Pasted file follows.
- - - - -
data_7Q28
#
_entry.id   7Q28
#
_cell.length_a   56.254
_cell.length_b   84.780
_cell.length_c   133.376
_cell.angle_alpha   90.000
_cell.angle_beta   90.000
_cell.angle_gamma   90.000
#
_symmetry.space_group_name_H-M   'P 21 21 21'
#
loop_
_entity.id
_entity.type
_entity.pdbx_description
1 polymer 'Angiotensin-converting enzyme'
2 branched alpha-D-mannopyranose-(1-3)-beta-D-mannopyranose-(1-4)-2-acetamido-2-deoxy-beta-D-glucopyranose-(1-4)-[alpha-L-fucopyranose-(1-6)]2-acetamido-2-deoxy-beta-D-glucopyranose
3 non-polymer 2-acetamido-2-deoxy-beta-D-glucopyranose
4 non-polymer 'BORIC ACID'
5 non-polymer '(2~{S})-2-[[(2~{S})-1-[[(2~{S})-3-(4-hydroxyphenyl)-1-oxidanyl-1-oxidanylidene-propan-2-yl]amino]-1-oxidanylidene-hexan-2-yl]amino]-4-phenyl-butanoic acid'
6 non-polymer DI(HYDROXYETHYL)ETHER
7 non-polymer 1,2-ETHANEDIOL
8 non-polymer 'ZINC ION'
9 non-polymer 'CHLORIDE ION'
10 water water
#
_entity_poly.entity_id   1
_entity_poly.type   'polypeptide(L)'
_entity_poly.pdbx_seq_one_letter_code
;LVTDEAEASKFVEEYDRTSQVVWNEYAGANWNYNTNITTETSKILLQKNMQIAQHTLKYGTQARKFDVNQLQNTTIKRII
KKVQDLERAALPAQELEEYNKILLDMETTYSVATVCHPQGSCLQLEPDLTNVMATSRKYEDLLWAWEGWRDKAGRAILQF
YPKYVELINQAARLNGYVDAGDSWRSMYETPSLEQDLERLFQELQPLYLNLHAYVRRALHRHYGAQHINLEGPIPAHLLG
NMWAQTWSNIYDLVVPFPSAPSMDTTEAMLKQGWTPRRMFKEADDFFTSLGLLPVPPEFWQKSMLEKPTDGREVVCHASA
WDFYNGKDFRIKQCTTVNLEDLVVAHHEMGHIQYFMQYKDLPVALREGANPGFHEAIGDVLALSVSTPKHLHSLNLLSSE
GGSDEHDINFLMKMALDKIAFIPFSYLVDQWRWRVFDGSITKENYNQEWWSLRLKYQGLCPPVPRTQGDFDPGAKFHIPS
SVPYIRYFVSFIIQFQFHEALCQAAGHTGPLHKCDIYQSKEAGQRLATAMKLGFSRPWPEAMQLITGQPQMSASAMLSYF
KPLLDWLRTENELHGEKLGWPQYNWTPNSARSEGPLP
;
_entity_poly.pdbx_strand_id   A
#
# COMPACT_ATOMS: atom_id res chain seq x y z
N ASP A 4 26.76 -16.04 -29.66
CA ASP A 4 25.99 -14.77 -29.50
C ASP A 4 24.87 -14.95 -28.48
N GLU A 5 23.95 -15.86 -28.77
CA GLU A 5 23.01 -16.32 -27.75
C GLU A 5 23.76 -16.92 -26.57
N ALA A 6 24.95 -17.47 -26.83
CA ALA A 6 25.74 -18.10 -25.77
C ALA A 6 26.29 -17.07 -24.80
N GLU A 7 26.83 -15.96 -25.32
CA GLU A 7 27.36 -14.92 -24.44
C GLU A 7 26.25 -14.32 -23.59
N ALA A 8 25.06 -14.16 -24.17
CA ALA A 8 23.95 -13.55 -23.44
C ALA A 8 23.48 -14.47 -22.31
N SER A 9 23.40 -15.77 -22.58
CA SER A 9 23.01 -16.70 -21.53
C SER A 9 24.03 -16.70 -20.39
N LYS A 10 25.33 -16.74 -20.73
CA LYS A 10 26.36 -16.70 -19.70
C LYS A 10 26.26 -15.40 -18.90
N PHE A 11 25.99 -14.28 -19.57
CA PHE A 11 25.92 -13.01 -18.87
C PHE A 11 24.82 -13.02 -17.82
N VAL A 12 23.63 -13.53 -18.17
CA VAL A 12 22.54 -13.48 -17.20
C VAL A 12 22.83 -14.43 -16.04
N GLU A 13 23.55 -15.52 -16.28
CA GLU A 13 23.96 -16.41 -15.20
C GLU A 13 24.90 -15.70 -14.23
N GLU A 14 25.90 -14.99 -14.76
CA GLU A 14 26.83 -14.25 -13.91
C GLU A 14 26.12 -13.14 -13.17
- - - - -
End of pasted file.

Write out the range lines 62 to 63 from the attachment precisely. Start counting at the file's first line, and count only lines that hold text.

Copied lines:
N LYS A 10 25.33 -16.74 -20.73
CA LYS A 10 26.36 -16.70 -19.70